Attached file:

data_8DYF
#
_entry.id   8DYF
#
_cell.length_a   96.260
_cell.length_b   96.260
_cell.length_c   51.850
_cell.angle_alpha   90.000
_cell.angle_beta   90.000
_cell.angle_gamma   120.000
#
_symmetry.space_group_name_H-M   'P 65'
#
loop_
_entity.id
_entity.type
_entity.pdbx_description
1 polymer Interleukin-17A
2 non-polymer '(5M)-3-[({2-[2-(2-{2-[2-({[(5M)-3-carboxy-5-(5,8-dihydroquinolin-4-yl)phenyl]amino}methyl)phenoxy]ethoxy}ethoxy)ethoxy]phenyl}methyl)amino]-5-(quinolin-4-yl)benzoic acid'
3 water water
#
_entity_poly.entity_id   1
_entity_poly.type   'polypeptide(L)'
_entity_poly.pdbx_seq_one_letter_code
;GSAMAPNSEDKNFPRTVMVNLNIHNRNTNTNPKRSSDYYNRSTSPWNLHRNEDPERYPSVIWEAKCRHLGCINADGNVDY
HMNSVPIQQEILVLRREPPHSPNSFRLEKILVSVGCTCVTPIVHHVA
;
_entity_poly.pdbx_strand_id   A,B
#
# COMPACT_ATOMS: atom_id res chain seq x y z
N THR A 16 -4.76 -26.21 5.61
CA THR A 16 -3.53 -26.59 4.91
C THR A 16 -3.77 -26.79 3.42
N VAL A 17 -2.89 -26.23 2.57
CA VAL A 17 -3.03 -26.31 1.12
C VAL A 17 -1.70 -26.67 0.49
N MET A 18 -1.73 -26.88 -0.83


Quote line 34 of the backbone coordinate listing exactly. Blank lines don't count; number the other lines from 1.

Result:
N VAL A 17 -2.89 -26.23 2.57